Make the most of Christmas

Posted by Amy on November 22, 2017
Categories: 6pm blog

tyson marcus christmas

On Sunday at the 6pm we heard from Tyson and Marcus about their experience of inviting and being invited to a carol service at St Helens. We wanted to hear more so we asked you to share your ideas for making the most of Christmas for sharing the good news of Jesus with others. Thanks for sending in so many good ideas - and sorry if yours didn't make it in this time! Here's what you came up with...

Talk about what Christmas is really about – Jesus. When telling them all about my festive traditions, I highlight more of why I am celebrating Christmas and that church is a huge part of that. I then invite them to Church for the Carol services.

I've just sent out an invite to my colleagues to the Insurance Carol Service. Then I send a calendar invite to anyone who does reply, so that they don't double book themselves.

I invite friends and colleagues over to have Christmas afternoon tea before attending a St Helens carol service. This will be the third year running and I'm trying to establish a tradition. One friend asked me about it before I had even invited him this year.

Since our next door neighbours moved in a few months ago we've been looking for an easy way to share our faith with them. Carols has proved the perfect way to start that off! They're coming round for lunch with some other neighbours one Sunday before the carol service so everyone can head over together.

Encourage, support and pray for each other as we seek to make the most of carol services. It can feel daunting to invite people on our own. It helps to remember that we are not alone but part of Christ's body. Let your RML group or close friends at St Helens know who you are inviting and pray for each other.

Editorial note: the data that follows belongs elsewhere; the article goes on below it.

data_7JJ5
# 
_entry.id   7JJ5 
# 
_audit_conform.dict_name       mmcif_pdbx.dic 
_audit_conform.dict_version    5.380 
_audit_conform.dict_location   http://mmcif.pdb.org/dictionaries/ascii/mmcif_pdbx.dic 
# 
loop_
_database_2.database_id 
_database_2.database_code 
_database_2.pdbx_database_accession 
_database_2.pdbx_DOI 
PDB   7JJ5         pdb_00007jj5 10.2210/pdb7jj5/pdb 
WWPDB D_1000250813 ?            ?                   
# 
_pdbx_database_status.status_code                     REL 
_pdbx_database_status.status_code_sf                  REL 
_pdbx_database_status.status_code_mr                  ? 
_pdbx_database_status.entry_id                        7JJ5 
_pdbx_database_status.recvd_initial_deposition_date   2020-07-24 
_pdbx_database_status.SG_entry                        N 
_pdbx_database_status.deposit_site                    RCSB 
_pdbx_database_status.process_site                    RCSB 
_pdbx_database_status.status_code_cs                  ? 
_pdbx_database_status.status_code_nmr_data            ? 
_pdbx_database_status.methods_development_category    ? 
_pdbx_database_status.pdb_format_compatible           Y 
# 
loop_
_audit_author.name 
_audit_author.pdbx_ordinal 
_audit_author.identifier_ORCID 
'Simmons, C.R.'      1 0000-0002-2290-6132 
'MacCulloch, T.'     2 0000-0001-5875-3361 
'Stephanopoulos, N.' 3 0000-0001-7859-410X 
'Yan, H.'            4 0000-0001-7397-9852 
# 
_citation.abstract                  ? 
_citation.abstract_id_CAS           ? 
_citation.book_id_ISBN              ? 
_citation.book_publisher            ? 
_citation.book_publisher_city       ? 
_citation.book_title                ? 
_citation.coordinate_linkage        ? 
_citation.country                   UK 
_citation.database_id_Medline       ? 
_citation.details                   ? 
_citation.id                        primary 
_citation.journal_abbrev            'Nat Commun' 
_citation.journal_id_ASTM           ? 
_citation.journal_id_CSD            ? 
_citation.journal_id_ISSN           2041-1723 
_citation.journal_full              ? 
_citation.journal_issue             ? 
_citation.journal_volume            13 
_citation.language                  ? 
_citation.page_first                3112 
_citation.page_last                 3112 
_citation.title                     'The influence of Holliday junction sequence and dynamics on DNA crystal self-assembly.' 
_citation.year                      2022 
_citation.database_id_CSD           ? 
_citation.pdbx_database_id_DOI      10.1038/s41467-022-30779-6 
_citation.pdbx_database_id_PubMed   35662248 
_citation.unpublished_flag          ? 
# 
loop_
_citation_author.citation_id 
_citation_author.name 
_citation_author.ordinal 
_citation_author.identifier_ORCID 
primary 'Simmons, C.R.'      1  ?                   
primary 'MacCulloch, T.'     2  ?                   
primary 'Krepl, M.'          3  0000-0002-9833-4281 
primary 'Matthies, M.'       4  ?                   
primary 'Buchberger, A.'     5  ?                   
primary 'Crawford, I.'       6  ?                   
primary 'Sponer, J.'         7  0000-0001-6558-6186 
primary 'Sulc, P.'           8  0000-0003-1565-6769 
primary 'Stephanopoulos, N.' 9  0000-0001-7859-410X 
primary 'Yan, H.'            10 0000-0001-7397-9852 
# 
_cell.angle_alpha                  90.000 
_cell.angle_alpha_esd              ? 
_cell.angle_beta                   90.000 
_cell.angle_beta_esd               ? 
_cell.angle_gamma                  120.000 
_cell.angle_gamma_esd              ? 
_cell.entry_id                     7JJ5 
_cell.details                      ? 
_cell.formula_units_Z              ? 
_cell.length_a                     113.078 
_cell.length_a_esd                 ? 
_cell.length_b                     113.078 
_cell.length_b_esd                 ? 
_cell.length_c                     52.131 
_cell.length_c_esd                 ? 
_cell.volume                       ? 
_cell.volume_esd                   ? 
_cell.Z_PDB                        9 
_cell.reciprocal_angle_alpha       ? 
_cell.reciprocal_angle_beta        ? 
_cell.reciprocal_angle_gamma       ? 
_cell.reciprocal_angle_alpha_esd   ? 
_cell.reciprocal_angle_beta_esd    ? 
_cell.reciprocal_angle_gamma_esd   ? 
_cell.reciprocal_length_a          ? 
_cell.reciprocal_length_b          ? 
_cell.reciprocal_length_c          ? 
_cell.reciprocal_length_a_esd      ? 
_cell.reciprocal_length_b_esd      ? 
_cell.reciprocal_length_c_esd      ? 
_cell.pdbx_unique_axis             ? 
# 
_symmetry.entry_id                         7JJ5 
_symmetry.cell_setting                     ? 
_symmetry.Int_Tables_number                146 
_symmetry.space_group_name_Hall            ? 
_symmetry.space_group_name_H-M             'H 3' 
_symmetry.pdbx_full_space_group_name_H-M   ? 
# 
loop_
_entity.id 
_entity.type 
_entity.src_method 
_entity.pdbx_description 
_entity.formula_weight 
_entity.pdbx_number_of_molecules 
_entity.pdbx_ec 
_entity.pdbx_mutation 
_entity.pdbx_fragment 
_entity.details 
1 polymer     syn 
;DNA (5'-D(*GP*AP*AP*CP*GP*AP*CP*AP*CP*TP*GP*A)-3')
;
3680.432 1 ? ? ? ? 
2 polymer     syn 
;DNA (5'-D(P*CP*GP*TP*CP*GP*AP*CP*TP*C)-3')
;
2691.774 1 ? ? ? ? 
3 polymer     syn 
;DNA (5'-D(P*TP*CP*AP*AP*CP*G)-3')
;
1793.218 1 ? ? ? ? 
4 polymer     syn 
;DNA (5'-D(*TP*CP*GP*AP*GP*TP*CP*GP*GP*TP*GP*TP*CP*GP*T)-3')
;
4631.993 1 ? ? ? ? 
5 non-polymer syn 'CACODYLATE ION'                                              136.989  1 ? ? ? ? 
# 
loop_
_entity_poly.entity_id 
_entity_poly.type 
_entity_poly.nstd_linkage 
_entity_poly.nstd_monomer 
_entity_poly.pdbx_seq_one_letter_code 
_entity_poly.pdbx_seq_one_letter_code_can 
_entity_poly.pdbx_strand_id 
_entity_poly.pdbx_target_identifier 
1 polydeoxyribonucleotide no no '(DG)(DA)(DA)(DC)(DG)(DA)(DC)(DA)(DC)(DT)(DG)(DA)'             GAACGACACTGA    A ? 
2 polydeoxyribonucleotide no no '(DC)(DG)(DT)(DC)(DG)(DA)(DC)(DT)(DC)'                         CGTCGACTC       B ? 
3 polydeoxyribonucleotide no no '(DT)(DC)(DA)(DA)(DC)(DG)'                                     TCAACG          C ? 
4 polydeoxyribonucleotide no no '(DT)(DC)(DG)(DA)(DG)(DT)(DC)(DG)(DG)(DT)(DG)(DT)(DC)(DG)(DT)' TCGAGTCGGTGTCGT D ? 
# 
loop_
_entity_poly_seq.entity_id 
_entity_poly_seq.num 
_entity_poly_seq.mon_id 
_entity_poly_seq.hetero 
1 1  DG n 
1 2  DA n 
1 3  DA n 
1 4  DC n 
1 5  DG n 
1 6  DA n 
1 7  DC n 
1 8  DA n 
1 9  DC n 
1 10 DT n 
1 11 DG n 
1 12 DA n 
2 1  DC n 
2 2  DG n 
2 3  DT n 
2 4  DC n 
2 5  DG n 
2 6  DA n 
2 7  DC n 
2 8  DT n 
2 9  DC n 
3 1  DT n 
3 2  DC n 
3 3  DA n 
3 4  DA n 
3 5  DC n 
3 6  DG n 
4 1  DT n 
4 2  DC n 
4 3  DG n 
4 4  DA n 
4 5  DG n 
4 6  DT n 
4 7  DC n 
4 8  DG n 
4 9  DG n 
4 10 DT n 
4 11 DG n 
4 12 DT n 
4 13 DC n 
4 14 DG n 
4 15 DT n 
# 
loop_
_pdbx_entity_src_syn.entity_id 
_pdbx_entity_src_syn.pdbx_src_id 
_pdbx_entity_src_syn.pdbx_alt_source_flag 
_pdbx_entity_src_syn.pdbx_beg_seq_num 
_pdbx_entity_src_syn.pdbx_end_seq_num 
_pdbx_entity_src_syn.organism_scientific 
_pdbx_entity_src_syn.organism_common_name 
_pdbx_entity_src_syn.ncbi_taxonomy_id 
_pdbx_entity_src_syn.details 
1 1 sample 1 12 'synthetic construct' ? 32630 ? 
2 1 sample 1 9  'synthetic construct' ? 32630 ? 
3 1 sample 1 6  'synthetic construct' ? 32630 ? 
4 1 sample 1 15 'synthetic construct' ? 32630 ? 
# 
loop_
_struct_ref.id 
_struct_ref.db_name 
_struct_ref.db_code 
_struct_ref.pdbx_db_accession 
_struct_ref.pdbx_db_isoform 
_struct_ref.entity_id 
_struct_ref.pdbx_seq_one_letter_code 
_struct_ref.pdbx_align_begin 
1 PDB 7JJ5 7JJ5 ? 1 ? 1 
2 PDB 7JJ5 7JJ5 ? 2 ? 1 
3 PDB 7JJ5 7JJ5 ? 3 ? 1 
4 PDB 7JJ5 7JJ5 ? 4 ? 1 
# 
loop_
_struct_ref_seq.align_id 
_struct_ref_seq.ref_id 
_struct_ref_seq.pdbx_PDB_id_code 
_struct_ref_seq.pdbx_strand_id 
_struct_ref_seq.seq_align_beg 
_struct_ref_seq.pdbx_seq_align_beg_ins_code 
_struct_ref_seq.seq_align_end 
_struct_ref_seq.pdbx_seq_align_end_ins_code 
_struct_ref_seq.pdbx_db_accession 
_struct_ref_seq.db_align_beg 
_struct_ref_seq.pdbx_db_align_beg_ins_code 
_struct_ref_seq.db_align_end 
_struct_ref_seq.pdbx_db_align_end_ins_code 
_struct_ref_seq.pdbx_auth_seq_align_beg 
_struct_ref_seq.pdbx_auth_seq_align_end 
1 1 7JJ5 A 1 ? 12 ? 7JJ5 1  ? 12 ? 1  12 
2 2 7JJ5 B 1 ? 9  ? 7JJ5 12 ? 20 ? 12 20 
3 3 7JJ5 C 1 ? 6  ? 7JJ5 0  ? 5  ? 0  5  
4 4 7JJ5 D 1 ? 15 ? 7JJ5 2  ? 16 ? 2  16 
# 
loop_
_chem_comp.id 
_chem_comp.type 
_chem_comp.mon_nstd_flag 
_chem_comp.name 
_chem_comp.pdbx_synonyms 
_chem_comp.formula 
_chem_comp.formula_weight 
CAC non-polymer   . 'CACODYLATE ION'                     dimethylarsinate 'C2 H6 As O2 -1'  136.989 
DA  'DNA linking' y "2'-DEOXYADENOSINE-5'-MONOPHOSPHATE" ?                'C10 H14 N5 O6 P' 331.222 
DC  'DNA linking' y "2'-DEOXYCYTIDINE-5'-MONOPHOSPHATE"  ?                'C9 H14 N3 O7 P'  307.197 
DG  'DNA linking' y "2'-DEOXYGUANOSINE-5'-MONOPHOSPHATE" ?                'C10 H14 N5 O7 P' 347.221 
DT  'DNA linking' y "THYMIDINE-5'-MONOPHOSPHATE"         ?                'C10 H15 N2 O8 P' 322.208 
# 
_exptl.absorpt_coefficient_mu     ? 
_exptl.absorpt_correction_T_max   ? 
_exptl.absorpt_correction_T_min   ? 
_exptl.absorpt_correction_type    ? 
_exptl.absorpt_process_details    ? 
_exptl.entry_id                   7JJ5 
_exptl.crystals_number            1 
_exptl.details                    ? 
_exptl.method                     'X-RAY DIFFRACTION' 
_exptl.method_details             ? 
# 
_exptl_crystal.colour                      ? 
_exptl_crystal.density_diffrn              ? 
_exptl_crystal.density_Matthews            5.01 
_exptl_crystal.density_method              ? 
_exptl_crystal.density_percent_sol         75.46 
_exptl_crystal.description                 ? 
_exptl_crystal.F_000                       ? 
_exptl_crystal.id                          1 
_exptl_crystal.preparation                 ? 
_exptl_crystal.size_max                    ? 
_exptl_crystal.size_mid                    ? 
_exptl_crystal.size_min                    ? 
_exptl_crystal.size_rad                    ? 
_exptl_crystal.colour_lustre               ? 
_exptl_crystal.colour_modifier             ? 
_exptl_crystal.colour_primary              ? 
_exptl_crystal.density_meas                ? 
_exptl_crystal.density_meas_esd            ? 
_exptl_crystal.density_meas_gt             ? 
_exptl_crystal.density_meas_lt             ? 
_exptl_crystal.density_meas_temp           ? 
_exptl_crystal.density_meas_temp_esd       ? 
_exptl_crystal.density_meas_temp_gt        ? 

As a school teacher I find Christmas an amazing opportunity to talk about the Lord Jesus to my pupils. I like to use a fantastic retelling of the Christmas story called The Christmas Promise to show the children how God kept his promise to send a new, everlasting King.

Where I have been up front about Bible teaching being a key part of it, I think the invites have actually worked better. In my experience, people are a bit fed up of the endless commercialism of Christmas and delving into what it's really about is an attractive proposition.

I'm writing a little personalised note on the back of the carol service card. I teach children, so am writing invitations to their families, saying that it would be a lovely chance to get together socially before Christmas. It's a low pressure invite, but I hope they still feel the personal touch.

Carol services involve lots of little things that people like about Christmas so I try to just use them as a bridge to an invite as and when they pop up in conversation: ‘Oh you love mulled wine? Great! Me too! At my church there’s free mulled wine after carol services! Wanna come?’

In order to invite people to our carol service(s), we have carol singing in Spitalfields on Sunday, 10 December at 4:45-5:30pm. If anyone would like to join in singing or flyering it would be great to have you there! (Email Dan for more information)

To reach out to my non-Christian relatives who live too far away to be invited to a St Helen's Carol Service, I'm planning to make the most of Christmas by sending a Christian Christmas card by LICC (London Institute for Contemporary Christianity) featuring a poem reflecting on the concept of Immanuel.

I intend on placing a couple of tubs of Celebrations in our work kitchen with a stack of Carol Service flyers next to them. I've left a few Christmas Carol fliers on my desk as well, although people are starting to think I'm just super excited about Christmas.

It won’t be relevant to everyone, but I try to find a carol service I can play the organ for, and then my colleagues come along! Last year, ten of my colleagues came to the Euston lunchtime carol service that I was playing at. One took away a John's gospel and said he was up for reading it.

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